Don’t take that to mean Miller can’t make a difference, though. Sure, he has only two goals and three points in these playoffs, but where Miller can make the biggest impact is with the man advantage as either the triggerman or the quarterback. Miller was the Golden Knights’ top scoring blueliner during the regular season in the three major categories with 10 goals and 41 points, and 17 of his points came with the man advantage. The Golden Knights’ power play hasn’t been all that phenomenal during the post-season, but it was a top-10 unit during the campaign and it could heat up at any moment with Miller potentially acting as the spark.
Andre Burakovsky, LW, Washington Capitals
Maybe it’s too easy to pick the guy who went out and scored two goals in Game 7 of the Eastern Conference final to parlay that into Stanley Cup final success. But maybe it’s also foolish to assert that a player who has just two points in eight games this post-season, the two aforementioned goals, will somehow make a difference in the final. What we do know, though, is this: Burakovsky is far more talented than his numbers suggest, and those two goals were more than a stroke of good luck paired with great timing.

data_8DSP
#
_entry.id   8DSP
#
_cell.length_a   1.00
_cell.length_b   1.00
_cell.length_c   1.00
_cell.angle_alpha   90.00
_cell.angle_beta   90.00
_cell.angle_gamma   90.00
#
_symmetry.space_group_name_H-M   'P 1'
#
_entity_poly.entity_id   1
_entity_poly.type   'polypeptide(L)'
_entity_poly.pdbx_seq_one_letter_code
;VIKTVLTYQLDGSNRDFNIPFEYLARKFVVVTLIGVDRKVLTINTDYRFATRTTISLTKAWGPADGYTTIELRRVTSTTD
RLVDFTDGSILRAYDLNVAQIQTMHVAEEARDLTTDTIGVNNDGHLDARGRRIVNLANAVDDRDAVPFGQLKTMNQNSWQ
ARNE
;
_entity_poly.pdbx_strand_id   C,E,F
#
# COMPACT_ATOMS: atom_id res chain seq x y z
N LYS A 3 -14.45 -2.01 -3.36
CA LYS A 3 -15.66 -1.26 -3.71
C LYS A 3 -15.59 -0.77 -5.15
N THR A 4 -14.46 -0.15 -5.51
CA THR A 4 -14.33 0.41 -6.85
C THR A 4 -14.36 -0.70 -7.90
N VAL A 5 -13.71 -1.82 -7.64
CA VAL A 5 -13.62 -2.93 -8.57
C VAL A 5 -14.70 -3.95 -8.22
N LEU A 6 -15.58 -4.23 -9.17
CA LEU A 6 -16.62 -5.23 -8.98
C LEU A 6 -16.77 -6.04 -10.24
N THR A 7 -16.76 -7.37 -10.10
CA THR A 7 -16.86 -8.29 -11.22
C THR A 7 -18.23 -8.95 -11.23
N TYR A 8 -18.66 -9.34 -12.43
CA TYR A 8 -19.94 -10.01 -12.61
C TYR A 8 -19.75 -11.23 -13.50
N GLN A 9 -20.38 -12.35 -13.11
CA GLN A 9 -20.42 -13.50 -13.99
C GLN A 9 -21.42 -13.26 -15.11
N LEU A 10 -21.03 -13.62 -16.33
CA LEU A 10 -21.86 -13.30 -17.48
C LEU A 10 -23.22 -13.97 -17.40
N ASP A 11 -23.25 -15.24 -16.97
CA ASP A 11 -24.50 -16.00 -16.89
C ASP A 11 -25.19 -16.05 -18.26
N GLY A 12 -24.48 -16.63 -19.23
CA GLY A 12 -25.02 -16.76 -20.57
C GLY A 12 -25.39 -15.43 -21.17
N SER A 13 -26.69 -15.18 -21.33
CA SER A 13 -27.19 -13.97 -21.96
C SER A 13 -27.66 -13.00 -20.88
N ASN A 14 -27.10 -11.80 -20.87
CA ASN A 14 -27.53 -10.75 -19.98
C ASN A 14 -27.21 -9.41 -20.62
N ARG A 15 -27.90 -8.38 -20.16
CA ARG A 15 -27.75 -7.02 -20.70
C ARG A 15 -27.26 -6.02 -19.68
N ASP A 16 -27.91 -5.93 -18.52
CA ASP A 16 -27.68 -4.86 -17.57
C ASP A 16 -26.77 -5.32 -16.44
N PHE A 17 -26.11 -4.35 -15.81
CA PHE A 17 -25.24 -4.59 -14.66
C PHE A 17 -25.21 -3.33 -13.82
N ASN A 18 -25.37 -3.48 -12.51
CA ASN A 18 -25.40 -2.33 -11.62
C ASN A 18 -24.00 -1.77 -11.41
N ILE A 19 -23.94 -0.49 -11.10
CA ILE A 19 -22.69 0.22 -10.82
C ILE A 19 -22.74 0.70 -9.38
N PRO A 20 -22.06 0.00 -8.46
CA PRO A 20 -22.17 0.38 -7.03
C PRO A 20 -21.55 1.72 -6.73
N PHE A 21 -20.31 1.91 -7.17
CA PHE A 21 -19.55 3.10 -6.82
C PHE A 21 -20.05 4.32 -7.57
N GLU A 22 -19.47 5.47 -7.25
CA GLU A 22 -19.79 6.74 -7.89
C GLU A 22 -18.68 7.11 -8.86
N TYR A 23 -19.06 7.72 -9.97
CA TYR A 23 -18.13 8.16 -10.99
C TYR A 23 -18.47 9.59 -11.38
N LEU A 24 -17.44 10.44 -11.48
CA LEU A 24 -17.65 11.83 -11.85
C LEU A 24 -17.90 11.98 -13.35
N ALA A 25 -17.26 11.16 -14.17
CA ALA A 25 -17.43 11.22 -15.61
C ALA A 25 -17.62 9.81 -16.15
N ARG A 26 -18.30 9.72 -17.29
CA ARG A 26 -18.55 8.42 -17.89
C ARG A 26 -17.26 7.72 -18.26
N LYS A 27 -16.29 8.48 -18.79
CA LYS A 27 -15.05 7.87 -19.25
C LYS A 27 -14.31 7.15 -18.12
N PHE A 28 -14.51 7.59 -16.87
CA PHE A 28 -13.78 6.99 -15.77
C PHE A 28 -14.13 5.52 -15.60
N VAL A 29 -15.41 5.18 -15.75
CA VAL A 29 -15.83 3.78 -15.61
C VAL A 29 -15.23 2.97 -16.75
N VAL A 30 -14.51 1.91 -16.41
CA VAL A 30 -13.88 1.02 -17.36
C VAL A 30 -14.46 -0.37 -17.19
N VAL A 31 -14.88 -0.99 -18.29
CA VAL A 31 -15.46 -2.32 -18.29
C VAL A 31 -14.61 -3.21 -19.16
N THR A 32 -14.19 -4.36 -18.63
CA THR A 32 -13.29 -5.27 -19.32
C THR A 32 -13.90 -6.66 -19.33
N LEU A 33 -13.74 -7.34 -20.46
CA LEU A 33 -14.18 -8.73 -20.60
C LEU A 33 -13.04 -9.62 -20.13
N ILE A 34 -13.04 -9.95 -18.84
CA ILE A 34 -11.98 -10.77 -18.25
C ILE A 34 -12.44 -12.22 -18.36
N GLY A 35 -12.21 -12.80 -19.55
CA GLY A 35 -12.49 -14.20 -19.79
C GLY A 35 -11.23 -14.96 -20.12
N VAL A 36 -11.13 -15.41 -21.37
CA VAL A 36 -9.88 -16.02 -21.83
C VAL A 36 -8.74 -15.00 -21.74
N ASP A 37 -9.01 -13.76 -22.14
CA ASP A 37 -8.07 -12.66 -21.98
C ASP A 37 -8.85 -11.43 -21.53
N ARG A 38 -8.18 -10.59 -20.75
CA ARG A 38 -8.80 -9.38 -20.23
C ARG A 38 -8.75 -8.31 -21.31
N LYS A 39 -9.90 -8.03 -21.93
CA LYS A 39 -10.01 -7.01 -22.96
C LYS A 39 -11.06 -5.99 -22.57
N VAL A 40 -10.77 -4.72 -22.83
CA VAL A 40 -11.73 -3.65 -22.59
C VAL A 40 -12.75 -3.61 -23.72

Statistically speaking, the 2017-18 campaign wasn’t Burakovsky’s best if we go by base numbers, as he scored 12 goals and 25 points in 56 games. But Burakovsky continues to impress with his skating and puck handling ability, and he’s generated nearly one decent scoring chance in every single game he’s played so far this post-season. To say he’s forgotten down the Capitals lineup wouldn’t be right, but he’s not going to be the main point of focus for the Golden Knights defense and that could come back to haunt Vegas if they let him get free just as Tampa did in Game 7 of the conference final.